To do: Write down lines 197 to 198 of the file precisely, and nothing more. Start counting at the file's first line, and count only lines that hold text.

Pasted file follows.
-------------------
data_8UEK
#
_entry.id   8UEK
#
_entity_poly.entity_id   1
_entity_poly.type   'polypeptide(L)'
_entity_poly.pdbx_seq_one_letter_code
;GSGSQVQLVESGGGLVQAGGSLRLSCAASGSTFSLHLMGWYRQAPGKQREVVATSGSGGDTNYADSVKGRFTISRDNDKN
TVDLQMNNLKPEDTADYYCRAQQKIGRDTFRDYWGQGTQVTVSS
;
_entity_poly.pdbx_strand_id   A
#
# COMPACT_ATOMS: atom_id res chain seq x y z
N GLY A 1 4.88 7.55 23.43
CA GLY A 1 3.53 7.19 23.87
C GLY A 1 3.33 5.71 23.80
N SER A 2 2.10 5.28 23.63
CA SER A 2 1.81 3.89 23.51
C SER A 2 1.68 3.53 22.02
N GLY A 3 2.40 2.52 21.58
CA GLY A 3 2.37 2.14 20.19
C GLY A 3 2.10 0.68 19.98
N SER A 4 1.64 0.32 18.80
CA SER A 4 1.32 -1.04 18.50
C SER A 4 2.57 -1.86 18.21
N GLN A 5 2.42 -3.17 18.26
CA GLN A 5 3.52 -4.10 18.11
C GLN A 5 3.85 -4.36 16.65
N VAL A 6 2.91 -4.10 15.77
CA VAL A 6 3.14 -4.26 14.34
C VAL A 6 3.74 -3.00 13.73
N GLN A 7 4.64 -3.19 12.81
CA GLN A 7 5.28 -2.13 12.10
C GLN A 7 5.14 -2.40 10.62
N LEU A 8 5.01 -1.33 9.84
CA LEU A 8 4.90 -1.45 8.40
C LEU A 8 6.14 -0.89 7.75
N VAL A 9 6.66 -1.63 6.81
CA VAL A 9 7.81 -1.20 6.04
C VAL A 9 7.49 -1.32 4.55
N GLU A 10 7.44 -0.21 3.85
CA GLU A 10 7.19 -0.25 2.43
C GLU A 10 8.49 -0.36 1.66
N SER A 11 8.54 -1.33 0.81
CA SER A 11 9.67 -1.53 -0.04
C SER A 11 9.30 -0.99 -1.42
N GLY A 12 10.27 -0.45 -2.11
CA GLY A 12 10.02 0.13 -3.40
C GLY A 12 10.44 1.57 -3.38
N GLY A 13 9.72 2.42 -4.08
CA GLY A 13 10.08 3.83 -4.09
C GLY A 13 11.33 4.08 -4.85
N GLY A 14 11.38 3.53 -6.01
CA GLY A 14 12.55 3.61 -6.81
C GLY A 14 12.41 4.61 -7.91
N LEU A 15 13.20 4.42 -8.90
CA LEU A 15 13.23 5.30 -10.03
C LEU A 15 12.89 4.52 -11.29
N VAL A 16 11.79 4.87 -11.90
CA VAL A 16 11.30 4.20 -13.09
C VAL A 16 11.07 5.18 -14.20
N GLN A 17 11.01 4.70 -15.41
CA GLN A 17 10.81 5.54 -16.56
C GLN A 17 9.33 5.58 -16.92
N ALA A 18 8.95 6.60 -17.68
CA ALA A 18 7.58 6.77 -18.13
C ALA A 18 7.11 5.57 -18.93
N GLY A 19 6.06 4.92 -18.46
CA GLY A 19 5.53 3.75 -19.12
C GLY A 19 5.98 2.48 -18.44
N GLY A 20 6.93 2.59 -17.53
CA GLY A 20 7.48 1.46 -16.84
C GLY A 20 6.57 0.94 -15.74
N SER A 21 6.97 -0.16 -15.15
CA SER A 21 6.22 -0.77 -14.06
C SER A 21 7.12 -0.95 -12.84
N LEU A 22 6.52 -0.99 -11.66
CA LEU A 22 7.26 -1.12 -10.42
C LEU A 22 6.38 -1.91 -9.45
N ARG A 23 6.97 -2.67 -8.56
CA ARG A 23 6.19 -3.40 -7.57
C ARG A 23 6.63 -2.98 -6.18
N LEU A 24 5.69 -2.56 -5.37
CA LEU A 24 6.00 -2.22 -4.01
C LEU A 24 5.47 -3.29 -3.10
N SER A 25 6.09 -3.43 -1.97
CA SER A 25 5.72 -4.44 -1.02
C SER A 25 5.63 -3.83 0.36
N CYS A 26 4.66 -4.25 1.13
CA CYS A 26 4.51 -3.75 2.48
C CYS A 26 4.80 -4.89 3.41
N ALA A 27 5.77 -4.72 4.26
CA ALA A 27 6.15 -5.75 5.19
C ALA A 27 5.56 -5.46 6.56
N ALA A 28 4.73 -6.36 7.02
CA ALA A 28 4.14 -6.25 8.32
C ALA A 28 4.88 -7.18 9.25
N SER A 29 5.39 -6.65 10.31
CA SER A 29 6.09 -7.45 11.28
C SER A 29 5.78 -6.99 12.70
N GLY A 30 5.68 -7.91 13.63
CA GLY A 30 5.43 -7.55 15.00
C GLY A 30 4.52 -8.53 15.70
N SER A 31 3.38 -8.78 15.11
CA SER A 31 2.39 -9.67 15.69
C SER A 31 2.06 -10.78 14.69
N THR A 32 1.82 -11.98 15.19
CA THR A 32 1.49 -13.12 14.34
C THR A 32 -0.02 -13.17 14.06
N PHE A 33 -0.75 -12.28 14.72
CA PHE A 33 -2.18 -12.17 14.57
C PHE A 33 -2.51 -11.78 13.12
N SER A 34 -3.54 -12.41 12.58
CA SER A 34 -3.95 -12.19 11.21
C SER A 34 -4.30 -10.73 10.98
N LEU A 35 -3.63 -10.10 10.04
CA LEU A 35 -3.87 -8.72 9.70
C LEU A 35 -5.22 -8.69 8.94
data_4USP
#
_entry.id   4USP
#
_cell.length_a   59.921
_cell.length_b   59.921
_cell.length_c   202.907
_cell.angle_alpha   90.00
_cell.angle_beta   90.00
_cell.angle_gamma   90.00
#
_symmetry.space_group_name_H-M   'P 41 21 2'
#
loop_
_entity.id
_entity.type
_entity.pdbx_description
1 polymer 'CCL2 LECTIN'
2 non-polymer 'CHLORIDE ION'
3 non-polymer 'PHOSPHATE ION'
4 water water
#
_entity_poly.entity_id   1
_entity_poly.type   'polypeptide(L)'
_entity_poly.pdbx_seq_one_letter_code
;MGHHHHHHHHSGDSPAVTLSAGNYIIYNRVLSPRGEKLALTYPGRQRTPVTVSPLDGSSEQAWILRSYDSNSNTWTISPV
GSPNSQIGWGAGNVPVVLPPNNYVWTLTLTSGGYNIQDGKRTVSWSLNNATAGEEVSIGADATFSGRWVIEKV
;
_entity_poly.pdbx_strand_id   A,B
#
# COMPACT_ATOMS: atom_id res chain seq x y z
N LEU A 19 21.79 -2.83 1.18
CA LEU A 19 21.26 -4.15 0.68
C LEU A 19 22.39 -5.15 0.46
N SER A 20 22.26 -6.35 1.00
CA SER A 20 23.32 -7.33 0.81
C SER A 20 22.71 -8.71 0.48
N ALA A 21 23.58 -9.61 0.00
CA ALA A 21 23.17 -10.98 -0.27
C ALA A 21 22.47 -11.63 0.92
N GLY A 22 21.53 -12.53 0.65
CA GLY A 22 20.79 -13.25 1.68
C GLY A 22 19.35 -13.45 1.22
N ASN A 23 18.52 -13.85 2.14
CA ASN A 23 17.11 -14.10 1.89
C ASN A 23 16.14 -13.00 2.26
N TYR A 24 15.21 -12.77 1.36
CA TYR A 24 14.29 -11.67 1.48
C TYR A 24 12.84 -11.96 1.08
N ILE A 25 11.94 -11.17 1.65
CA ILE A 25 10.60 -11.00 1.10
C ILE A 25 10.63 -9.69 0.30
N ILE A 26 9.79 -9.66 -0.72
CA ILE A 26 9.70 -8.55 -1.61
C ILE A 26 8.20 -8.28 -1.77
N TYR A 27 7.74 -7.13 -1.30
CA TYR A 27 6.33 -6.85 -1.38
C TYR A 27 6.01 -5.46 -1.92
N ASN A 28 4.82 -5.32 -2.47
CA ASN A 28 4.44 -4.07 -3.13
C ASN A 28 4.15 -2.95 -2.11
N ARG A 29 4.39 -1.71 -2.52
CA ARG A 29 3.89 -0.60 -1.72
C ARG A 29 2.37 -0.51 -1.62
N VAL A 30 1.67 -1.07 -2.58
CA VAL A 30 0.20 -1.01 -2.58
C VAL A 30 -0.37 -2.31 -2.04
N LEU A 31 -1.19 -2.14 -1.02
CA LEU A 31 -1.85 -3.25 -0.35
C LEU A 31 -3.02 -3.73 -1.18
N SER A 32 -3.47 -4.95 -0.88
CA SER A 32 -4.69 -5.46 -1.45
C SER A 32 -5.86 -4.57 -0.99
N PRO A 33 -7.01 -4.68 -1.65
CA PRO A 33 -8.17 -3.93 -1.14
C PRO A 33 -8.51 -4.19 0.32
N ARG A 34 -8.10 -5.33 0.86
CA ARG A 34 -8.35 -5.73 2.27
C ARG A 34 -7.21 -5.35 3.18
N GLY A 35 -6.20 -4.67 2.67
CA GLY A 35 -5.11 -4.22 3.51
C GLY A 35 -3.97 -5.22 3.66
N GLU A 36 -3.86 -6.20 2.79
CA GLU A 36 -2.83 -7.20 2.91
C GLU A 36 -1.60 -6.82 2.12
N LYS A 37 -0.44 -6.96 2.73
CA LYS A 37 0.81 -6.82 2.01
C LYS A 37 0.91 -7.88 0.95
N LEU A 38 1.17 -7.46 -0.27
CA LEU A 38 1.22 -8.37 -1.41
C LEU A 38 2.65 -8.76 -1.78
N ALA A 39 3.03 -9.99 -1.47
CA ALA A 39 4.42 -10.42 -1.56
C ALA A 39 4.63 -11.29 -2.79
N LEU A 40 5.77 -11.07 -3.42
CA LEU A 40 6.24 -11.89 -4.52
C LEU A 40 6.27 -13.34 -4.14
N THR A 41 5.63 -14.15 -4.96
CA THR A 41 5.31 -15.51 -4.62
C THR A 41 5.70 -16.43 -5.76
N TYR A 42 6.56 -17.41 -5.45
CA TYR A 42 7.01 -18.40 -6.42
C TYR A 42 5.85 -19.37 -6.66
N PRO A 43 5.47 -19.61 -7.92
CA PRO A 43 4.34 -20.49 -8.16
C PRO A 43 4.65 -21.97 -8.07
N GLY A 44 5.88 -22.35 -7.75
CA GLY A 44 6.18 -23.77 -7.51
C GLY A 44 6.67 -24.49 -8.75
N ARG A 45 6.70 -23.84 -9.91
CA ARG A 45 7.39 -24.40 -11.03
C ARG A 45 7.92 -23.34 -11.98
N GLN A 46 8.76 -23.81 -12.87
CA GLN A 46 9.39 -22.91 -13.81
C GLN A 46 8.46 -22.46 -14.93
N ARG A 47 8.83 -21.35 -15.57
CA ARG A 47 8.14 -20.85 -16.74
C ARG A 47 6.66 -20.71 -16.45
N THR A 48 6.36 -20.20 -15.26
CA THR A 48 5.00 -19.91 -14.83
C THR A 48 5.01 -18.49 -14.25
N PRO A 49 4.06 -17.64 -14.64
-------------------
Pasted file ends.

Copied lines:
C ARG A 34 -7.21 -5.35 3.18
N GLY A 35 -6.20 -4.67 2.67